In modern times, few would dispute that the contests in 1932 when Franklin D. Roosevelt secured the first of four national victories, or 1980 when Ronald Reagan’s landslide over incumbent Jimmy Carter heralded the rise of modern conservatism, were watershed events.
Four years ago, Barack Obama’s victory signaled the rise of a new generation of young voters, many holding values and a political outlook far different from those of the man he defeated, John McCain. However, the central question in 2012 — whether America truly can withstand the institutionalization of the policies and values that have been the hallmark of President Obama’s first term — looms so large as to make the importance of that contest four years ago pale in comparison.
The perspective from which I view this election is colored by the lens through which I witnessed the 2008 contest. Four years ago, I was a candidate for the same office to which McCain and Obama then aspired. As the nominee for the Libertarian Party, I supported policies and a philosophy of truly limited government far different from either of these major-party nominees. I argued strenuously for a more open political system; one in which legitimate third-party candidates could participate on a level playing field with their Democratic and Republican counterparts.
My views on smaller government and far more meaningful advocacy in support of individual liberty remain as strong today as four years ago; as does my belief that a more open political process in which legitimate third-party candidates are welcomed rather than shunned.
However, the inescapable and overriding importance of re-charting America’s course away from the Big Government Liberalism of the current administration has prompted me to support the GOP ticket of Gov. Mitt Romney and Rep. Paul Ryan. The stakes are simply too high to admit any degree of hesitancy in this regard.
The decision I have reached, and in which I ask other libertarian-leaning and conservative-oriented voters to join, is not one based on a serendipitous view that Romney is the perfect candidate. I was not; he is not; in fact, in modern times there has not been a perfect candidate for president — that is, one who truly understands what the government as envisioned by our Founding Fathers was designed to be, and who is fully and honestly committed to significantly reducing the power of the government to match that model. Ronald Reagan came as close to this ideal as any, but his energy to institutionalize his libertarian-conservative ideals lagged in his second term.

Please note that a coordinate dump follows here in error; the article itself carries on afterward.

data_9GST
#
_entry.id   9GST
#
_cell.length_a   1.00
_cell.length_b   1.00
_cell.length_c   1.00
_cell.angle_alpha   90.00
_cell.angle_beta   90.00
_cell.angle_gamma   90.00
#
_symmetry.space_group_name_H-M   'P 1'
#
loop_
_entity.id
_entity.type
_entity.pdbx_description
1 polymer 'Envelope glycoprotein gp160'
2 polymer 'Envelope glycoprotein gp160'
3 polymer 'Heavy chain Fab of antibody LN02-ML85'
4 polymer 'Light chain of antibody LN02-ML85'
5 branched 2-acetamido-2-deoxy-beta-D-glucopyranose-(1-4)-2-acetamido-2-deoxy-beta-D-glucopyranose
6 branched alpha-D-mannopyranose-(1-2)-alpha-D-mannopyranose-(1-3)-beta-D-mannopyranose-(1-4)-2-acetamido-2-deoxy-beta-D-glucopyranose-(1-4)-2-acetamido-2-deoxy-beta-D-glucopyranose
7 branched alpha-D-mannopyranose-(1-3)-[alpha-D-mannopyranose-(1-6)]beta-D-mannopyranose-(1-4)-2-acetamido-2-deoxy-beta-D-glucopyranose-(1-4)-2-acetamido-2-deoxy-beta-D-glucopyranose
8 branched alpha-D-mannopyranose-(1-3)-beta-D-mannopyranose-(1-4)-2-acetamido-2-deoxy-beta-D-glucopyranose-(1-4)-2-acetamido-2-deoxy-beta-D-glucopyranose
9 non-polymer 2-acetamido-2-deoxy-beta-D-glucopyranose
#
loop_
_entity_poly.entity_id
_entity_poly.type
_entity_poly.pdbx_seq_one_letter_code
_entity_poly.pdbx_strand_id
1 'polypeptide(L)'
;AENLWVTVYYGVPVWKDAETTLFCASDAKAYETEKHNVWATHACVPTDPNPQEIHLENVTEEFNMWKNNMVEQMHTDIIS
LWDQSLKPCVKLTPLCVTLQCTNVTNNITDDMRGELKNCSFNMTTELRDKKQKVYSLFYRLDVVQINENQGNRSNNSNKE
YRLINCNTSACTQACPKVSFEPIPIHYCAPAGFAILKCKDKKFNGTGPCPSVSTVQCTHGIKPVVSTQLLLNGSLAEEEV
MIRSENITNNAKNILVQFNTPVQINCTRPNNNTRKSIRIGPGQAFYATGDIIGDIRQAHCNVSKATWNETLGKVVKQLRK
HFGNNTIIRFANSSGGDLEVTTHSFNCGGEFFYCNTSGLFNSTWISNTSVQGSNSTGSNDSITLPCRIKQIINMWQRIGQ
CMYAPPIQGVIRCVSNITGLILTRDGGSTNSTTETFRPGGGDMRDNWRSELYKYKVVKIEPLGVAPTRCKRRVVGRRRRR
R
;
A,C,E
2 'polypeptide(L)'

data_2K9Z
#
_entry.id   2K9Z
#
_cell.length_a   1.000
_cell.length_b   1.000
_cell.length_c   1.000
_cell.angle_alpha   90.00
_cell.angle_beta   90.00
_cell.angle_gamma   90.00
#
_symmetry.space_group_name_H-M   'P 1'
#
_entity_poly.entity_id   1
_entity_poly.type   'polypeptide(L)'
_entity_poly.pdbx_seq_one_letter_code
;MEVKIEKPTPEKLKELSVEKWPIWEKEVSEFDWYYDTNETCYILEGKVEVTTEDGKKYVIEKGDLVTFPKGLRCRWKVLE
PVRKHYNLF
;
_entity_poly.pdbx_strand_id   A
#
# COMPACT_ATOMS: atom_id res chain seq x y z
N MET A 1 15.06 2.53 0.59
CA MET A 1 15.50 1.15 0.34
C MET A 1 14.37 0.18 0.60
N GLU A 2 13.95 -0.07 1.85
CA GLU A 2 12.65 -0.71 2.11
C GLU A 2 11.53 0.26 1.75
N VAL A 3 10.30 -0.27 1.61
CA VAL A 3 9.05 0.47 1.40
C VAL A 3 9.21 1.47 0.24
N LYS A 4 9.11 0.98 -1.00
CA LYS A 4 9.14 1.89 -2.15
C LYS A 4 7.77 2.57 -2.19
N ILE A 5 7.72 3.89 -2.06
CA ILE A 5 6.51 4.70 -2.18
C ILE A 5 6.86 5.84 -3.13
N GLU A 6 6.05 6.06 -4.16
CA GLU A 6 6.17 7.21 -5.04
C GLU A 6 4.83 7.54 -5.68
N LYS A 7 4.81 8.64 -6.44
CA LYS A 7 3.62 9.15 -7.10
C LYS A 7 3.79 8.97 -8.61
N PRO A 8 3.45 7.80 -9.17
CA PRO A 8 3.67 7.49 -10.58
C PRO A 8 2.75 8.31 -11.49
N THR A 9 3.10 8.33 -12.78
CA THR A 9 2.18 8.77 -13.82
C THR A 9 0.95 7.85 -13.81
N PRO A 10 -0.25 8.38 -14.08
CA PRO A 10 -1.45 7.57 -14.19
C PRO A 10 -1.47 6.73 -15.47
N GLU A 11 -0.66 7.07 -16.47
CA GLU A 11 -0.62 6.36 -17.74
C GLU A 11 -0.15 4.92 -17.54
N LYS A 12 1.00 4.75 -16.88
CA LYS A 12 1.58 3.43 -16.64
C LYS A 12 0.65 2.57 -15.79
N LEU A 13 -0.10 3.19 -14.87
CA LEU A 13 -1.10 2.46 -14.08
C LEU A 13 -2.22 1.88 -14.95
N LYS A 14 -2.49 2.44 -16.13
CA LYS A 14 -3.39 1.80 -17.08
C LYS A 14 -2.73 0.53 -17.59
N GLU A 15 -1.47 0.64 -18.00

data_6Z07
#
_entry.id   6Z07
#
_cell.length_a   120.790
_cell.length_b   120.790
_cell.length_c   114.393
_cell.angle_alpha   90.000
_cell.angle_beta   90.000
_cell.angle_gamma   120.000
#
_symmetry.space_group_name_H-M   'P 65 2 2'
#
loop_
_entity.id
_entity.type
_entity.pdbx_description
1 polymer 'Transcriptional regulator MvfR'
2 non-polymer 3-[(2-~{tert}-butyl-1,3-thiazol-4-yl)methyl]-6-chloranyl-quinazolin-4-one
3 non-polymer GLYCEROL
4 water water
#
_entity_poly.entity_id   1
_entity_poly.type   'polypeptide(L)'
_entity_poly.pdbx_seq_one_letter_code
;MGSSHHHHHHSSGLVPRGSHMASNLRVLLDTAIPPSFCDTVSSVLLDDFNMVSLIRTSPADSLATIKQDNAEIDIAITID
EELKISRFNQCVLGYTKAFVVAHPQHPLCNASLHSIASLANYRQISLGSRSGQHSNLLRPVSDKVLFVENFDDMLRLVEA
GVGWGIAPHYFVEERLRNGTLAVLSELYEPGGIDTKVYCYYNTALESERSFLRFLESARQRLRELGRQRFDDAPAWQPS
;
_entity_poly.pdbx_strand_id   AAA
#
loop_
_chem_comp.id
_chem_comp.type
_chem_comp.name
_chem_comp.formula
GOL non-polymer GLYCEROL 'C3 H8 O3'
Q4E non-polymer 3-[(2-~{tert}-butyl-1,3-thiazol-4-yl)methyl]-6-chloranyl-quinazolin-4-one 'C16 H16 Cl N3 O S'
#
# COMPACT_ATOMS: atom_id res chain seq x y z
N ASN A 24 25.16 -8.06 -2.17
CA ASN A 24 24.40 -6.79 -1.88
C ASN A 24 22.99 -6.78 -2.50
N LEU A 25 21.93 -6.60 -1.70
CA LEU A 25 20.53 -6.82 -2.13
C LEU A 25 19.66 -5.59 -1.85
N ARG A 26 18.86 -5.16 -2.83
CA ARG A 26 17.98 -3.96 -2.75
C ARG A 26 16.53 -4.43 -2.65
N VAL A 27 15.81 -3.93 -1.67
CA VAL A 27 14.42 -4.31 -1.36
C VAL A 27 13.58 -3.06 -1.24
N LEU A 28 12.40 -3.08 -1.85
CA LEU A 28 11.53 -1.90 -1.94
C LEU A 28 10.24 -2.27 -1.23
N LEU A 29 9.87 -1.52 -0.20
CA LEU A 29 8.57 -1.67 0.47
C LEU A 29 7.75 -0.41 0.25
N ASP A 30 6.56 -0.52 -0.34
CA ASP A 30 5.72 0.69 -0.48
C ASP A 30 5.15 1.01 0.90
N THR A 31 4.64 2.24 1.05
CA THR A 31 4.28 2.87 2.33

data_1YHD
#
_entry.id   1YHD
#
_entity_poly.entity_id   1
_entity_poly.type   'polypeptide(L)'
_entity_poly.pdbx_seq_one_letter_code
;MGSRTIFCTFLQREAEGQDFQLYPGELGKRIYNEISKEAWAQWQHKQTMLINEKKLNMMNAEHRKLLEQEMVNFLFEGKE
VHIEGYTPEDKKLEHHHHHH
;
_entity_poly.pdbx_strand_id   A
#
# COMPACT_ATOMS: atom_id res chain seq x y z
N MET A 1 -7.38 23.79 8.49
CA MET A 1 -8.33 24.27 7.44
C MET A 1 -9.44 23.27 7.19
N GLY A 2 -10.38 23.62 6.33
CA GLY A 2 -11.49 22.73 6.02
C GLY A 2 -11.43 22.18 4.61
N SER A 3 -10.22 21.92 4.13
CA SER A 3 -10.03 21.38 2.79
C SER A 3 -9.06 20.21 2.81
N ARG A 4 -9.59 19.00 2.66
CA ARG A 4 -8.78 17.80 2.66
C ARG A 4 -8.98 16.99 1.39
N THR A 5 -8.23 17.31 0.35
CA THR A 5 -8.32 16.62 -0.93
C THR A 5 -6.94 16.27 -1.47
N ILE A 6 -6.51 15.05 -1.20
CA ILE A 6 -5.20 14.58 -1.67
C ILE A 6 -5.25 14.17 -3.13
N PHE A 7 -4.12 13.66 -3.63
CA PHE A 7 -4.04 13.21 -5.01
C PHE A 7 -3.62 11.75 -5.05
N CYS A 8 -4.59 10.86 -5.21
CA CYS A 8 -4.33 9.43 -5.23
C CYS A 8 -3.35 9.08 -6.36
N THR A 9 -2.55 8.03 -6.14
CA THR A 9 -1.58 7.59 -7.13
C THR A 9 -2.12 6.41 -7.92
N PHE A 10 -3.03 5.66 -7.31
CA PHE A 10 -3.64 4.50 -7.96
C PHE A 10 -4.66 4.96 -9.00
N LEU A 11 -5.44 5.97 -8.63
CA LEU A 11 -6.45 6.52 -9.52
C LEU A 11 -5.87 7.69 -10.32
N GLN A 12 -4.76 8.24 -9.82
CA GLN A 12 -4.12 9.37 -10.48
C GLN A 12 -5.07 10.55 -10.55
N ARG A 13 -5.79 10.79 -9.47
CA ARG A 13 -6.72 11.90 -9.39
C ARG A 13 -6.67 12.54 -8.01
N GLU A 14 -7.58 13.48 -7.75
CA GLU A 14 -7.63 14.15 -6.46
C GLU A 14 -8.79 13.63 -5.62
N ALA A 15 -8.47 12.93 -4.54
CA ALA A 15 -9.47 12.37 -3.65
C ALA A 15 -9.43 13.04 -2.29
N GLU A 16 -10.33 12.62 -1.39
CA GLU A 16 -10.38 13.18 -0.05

We cannot afford a search for perfection. We cannot afford to withhold votes from a candidate we perceive to be imperfect. What we do know beyond any doubt, is that the current course on which our nation already is well-embarked is not sustainable. Decades of over-spending and multi-hundred billion dollar deficits (now surpassing $1.0 trillion per year) have placed us on a fast track to economic disaster. Such profligate spending as we witnessed during the eight years preceding Obama’s inauguration in January 2009, a trend which he accelerated massively these past four years, is embedded with the seeds of bankruptcy.
Especially with Ryan as his vice president, a President Romney will be far, far better and more honestly equipped to begin reining in the federal spending juggernaut, than would a second-term Barack Obama who already has admitted he will continue the fiscal irresponsibility that has highlighted his first four years. Knowing this, there can be no other choice on Nov. 6 than to vote for the Romney-Ryan ticket.
Former U.S. Rep. Bob Barr (R-Marietta) is an attorney and was the Libertarian Party’s presidential nominee in 2008.